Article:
Summer School

The 22nd International Summer School in Cultural Studies will be organized in 2020. This page contains information on the previous Summer School (2018).

SCAPEGOATS, VIOLENCE, AND MIMETIC THEORY

21st INTERNATIONAL SUMMER SCHOOL IN CULTURAL STUDIES

University of Jyväskylä, Finland, June 4−5, 2018

Society for Cultural Studies in Finland and the Research Centre for Contemporary Culture

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SYMPOSIUM: SCAPEGOATS, VIOLENCE, AND MIMETIC THEORY

University of Jyväskylä, Finland, June 4, 2018

As part of ”SCAPEGOATS, VIOLENCE, AND MIMETIC THEORY – 21st Summer School in Cultural Studies” the Society for Cultural Studies in Finland is pleased to announce a symposium to be held on 4 June 2018 at the University of Jyväskylä. The symposium consists of two public lectures by the teachers of the Summer School, Tiina Arppe and Hanna Mäkelä (University of Helsinki). The symposium is free of charge and open to all.

Location: Educa Building, room D 304

Program:
12:00-12:15 Opening words
12:15-13:15 Tiina Arppe: The Three Desires of René Girard
13:15-14:15 Hanna Mäkelä: The ’Novelistic Truth’ Implied: Girard´s Mimetic Theory from a Narratological Perspective

Tiina Arppe: The Three Desires of René Girard

René Girard’s theory of culture is based on his postulate concerning the mimetic nature of human desire. However, as I will argue, there are three different desires at work in Girard’s oeuvre. The first one, dominating his literary theory, is based on a Kojève-inspired interpretation of Hegel, where consciousness and its mirror-like structure stand at the forefront; the second one, characterizing Girard’s theory of religion, is heavily impregnated with the idea of affective violence and constructed in explicit opposition to Freud; the third one, at work in his theory of cultural evolution, emphasizes the automatic or reflexive nature of desire, connecting human behavior with what’s observed in other primates. Are we dealing with the same desire in each case? And more importantly still, what are the consequences of these differing focuses for the analysis of culture?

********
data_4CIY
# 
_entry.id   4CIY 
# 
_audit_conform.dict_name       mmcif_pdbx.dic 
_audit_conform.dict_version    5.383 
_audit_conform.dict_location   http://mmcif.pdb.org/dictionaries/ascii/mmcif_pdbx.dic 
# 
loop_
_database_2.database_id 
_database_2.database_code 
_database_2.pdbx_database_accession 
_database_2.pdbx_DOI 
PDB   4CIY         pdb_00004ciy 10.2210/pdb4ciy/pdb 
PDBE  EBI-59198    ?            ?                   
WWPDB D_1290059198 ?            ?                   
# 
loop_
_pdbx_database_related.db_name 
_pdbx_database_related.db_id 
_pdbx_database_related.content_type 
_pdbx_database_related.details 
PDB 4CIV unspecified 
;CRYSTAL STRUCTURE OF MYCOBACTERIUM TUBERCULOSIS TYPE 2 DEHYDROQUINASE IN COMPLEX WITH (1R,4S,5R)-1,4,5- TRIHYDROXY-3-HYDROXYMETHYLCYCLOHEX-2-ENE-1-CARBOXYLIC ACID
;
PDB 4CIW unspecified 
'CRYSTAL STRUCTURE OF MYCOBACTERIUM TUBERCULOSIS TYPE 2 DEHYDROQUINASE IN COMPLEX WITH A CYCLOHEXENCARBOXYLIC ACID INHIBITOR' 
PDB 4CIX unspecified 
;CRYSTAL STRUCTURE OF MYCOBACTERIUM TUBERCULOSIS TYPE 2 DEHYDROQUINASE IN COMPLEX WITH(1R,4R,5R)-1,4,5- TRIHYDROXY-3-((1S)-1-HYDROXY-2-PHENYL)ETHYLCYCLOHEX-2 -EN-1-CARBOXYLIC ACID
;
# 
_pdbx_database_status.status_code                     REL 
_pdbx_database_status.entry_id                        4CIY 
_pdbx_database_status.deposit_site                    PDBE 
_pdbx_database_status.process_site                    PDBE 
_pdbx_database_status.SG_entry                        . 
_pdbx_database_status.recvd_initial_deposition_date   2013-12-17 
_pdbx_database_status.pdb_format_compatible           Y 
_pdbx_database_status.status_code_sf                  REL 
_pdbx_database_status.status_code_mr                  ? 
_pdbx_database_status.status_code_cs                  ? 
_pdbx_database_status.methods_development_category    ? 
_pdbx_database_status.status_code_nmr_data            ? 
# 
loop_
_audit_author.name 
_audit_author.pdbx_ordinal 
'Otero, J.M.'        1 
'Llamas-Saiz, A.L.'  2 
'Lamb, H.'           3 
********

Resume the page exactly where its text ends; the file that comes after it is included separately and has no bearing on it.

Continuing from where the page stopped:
Hanna Mäkelä: The ’Novelistic Truth’ Implied: Girard´s Mimetic Theory from a Narratological Perspective

René Girard’s “mimetic theory,” with its sweeping anthropological ambitions and boldly multi-disciplinarian overtures have made him a force to be reckoned with in contemporary philosophy and cultural studies – as well as the human sciences in general. However, these same characteristics have alienated many scholars who feel he is too universalizing and reductionist in his emphasis on content over form.
Nowhere is this criticism more strongly felt than in literary studies where it has resulted in either casual dismissal or complete silence. Girard’s ideal narrative outcome (i.e. the ‘novelistic truth’, or the subject’s overcoming imitative rivalry as the plot unravels) would appear to be a thought-provoking question for narrative theorists. However, only few of them (Ross Chambers, Amit Marcus) have bothered to probe the implications Girard’s novelistic analysis has on concepts like story and discourse ( Genette, Chatman), or the implied author (Booth, Phelan).

This paper will explore the hitherto largely untapped narratological possibilities of Girard’s mimetic theory by close-reading two late-twentieth-century Anglophone novels, Sula (1973) by Toni Morrison and Amsterdam by Ian McEwan. These novels deal with the very Girardian themes of friends becoming rivals and the community erupting in violence. Also, through the juxtaposition of story events and the narrative treatment of these events, the novels imply at ethical and spiritual ideals that are not necessarily realized in the plot outcomes, but that are nevertheless desired on an (implied) authorial level.

Lecturers: